1993 Altimas came with a rosewood colored dash trim and only had a driver's side airbag coupled with automatic shoulder belts(the center console was slimmer to accommodate the lap belts). The 1994 Altima gained a darker burl wood dash trim, a flush mount passenger airbag and normal seatbelts. 1993 and 1994 models came with chrome inner door handles standard with an auto door lock/unlock feature on the passenger side, in 1995, the inner door handles were changed to color matched plastic and a plug replaced where the passenger auto door lock/unlock feature was. 1993 and 1994 models also had a slim 1½ armrest lid, however, if an optional leather armrest was selected, it brought the height up to about 4.5 inches (110 mm). In 1995, all the armrest lids were thicker and about 4.5 inches (110 mm) tall. 1995 also brought a new venetian blind-like grille, new taillights (red and clear), and a new 2 leg mount spoiler with a red LED brake light for the SE. Some other changes included the removal of the rear speaker grilles for a flat rear deck, a cheaper cloth interior, a raised mount passenger airbag, a plastic cover replacing the rear ashtray, and the digital in dash clock was now optional. 1996 brought new wheel covers for base models. In 1997 the GXE gained a new "Limited Edition" package including alloy wheels, keyless entry, alarm, floor mats, and a Limited Edition sticker on each side near the front wheels. The majority of final-year Altima models were dubbed "1997.5" models, signifying the added crash protection necessary to meet 1997 side-impact standards.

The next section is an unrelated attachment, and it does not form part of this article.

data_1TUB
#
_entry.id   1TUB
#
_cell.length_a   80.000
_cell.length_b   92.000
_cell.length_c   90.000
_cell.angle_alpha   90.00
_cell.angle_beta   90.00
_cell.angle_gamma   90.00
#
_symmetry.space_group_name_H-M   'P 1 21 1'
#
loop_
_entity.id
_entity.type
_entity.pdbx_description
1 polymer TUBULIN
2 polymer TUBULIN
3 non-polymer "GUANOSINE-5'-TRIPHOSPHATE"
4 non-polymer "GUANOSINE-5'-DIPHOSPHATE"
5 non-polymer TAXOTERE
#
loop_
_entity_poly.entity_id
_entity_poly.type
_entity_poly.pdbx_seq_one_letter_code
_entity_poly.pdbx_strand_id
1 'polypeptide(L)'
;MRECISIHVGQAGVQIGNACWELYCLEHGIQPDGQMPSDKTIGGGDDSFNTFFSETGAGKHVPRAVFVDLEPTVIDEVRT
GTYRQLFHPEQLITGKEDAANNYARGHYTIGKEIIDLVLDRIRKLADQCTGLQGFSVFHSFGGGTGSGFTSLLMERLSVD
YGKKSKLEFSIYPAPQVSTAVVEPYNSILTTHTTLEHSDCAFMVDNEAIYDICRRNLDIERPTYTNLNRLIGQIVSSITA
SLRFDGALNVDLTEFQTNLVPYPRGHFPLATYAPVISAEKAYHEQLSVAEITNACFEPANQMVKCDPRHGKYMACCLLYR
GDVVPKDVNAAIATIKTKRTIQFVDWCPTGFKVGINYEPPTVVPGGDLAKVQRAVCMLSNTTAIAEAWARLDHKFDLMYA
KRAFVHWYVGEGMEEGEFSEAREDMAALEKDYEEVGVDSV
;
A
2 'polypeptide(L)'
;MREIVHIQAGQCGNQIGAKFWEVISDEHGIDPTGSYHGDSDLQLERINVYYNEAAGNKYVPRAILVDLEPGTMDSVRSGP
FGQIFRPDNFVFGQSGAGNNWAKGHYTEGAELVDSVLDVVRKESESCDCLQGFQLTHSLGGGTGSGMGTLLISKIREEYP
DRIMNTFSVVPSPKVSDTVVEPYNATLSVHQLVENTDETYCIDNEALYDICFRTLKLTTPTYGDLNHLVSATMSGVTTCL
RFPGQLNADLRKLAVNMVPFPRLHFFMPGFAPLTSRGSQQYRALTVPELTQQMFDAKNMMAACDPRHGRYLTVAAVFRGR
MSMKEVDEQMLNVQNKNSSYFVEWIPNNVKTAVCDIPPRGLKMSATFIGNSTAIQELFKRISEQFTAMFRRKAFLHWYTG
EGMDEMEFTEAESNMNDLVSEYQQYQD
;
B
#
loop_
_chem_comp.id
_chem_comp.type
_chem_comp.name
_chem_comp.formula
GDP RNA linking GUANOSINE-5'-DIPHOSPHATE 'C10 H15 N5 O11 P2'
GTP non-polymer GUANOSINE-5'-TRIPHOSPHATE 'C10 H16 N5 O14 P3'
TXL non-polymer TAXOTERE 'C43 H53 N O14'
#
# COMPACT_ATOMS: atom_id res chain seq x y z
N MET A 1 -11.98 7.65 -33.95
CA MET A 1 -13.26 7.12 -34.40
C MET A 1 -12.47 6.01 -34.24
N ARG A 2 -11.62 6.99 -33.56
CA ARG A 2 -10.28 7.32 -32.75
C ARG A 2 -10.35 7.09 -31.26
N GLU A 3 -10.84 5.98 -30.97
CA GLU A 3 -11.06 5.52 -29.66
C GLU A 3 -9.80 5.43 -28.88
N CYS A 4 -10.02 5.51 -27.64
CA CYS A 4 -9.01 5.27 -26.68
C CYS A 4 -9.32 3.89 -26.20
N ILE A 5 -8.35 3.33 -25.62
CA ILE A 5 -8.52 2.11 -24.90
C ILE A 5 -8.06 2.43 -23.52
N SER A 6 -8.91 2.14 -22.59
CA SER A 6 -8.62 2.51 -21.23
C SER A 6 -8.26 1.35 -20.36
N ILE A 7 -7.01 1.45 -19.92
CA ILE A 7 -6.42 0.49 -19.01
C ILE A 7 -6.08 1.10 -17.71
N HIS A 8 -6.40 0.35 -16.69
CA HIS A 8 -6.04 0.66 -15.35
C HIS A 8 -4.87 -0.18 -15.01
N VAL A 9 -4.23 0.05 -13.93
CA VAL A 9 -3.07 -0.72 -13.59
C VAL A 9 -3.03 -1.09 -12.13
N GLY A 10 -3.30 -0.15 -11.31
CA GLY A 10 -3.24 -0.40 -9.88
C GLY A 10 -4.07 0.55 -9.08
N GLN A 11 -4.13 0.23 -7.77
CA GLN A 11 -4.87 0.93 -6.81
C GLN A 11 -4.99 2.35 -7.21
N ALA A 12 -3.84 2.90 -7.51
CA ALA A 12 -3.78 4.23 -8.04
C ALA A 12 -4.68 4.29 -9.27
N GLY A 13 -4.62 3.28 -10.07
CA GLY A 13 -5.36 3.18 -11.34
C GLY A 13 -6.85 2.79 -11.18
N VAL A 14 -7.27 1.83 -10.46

For 1993, Nissan replaced the Stanza with the Altima. The major improvement over the Stanza was an extra inch of rear leg room and head room. The compact Altima was offered in four versions: base, step-up GXE, sporty SE, and deluxe GLE. The only available engine was a revamped version of the Stanza's 2.4-liter twin-cam 4-cylinder. When installed in the Altima, it provided 150 horsepower. A 5-speed manual was standard on all models except the flagship GLE version, which came standard with the 4-speed automatic that was optional on the three lower trim levels. A driver-side airbag came standard and when optional antilock brakes were ordered, rear disc brakes replaced the standard rear drums.